Author Topic: Should I do grad school part time or full time?  (Read 2072 times)


  • 5 O'Clock Shadow
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Should I do grad school part time or full time?
« on: March 16, 2016, 06:10:50 AM »
Hi guys! Wanted some advice. I just recently got in to graduate school in my chosen field. A masters is required to work in the field, so I do have to go. That said, my program offers a full time option (2 years) or a part time option (3 years) and I'm struggling to decide what to do. The full time option would be a little cheaper tuition wise and obviously also graduates me sooner so I can be making a higher income faster.  The part time option would allow me to work part time and also allow for more flexibility--I have a 2.5 year old son and a husband who I'm sure would also like to see me from time to time. My husband does not really make enough money to completely support us right now (he's been having health issues so he only works part time), but I have about $300,000 in liquid assets that could support us during this time. We also own our home outright. I think we could keep our expenses to around 35k per year while I'm in school and I should make around 70-80,000 a year when I graduate.

There is some possibility that certain internships/clinic hours would be paid during the full-time program, but it's not something I can count on. And if it is paid, it's very little--but perhaps not much less than what I would make at a part time job.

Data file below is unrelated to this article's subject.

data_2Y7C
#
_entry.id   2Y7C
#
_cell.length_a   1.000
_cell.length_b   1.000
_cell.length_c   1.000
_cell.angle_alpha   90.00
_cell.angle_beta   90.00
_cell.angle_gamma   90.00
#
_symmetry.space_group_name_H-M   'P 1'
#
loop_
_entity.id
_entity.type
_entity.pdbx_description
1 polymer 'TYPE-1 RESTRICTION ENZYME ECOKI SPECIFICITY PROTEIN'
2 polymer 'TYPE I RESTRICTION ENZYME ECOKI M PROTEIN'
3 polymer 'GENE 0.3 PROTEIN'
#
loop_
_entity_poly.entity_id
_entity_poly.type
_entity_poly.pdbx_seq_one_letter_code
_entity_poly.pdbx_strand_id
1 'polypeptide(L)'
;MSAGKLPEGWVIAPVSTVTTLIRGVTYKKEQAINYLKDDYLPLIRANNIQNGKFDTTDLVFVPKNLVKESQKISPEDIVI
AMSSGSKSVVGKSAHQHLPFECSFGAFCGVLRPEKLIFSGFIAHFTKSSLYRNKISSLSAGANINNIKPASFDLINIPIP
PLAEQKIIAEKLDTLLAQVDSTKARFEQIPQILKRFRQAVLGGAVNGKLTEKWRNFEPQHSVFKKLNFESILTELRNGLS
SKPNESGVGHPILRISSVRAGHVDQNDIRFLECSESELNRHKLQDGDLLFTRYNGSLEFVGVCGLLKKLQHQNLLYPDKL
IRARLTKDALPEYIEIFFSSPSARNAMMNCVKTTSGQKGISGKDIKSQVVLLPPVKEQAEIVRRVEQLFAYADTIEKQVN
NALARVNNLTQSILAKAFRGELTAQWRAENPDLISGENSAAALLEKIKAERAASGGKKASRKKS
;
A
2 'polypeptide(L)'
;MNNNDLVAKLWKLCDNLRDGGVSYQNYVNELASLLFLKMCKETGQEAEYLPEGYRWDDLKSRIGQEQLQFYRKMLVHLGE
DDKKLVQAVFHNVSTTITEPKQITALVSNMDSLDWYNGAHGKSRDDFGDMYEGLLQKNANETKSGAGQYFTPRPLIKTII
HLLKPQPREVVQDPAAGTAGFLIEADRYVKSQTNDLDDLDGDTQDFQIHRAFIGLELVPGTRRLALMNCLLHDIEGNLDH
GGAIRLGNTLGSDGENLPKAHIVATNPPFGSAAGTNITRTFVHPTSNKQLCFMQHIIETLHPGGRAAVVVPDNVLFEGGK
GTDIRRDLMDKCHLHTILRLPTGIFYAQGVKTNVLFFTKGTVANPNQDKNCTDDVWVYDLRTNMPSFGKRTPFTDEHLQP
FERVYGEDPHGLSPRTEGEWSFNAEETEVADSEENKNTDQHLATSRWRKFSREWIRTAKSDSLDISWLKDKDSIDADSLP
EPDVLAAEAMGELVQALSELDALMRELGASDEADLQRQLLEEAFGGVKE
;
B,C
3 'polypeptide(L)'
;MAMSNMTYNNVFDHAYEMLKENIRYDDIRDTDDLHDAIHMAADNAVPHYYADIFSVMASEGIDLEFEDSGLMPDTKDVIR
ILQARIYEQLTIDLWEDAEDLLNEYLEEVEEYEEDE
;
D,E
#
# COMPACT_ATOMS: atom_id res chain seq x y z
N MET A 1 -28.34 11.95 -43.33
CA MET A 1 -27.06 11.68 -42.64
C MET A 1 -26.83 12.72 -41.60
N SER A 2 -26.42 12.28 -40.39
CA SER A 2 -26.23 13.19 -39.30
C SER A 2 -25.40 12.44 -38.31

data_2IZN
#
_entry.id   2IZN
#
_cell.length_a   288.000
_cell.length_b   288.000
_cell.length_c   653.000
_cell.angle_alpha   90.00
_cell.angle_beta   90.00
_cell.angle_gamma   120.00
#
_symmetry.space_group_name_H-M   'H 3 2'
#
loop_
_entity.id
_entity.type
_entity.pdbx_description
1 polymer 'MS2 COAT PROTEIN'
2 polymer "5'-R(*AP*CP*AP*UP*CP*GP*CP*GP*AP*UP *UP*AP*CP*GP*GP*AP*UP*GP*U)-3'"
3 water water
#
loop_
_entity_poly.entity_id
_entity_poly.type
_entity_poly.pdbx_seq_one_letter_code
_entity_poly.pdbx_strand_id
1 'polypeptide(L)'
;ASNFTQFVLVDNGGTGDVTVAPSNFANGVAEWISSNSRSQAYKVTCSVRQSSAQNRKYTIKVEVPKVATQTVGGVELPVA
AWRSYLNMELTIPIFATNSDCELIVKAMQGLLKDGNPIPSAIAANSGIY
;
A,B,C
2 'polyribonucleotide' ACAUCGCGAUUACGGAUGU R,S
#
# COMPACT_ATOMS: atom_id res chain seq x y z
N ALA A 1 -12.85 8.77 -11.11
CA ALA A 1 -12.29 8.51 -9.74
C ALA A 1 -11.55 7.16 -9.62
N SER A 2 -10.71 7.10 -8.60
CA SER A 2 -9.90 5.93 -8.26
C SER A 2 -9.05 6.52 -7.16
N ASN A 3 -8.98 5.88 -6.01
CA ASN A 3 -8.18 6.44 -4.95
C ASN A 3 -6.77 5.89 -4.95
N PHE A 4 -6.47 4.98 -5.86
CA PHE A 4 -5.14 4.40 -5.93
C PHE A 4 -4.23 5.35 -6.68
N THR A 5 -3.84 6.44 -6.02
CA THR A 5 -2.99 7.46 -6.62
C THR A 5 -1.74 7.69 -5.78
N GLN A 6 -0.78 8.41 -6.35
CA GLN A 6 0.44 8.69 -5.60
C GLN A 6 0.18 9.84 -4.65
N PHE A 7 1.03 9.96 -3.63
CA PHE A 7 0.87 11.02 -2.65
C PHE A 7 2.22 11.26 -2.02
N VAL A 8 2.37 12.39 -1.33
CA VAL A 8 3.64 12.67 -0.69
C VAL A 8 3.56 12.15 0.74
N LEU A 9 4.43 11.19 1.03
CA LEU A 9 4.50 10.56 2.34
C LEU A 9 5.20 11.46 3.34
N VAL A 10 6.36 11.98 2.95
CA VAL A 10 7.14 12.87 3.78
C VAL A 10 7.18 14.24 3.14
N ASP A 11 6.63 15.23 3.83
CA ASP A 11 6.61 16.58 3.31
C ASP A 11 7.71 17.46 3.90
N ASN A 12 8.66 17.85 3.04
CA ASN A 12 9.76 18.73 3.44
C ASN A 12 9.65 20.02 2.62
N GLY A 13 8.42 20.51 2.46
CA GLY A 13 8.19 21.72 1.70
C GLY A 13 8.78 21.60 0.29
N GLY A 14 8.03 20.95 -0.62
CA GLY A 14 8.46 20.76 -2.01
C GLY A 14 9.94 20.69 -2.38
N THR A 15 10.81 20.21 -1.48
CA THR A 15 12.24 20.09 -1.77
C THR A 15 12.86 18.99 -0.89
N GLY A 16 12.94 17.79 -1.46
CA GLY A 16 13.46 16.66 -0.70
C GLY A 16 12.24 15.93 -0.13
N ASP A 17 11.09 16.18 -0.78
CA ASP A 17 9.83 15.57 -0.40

Also--if I do the full time option I really can't work at all. Not without potentially failing and/or missing out completely on the next 2 years of my son's life.

Would love to hear what you all think would be the smartest option.


  • 5 O'Clock Shadow
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Re: Should I do grad school part time or full time?
« Reply #1 on: March 16, 2016, 06:28:00 AM »
I'll also add that at my current job (the one I'd do part time) I don't make too much. About $15 an hour before taxes.


  • Stubble
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Re: Should I do grad school part time or full time?
« Reply #2 on: March 16, 2016, 07:06:03 AM »
Really depends on a few other factors:

- amount of scholarship opportunities for FT vs PT students. Full-time students usually have more student assistance available to them and can be pretty key - I got about 60% of my Masters paid by institution issued scholarships and the rest from internships.
- The difference in tuition between FT and PT. How much more expensive is FT?
- If you did PT, what type of PT job would you get (manual labour, retail, admin etc...), how much you'd work per week, and what pay you would get. If it wound up being a minimum wage job, you might find your time commitment to the PT school + PT job about the same as a FT education commitment. On the other hand, if your part time job makes a good wage, that buys you more time.

At the end of the day though, beyond just the money and the time - it's what you think will make you the happiest. Full-time schooling also does offer time off - there are spring breaks + reading weeks + long weekends + quiet exam periods too!

Retire in CO

  • 5 O'Clock Shadow
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Re: Should I do grad school part time or full time?
« Reply #3 on: March 16, 2016, 08:59:42 AM »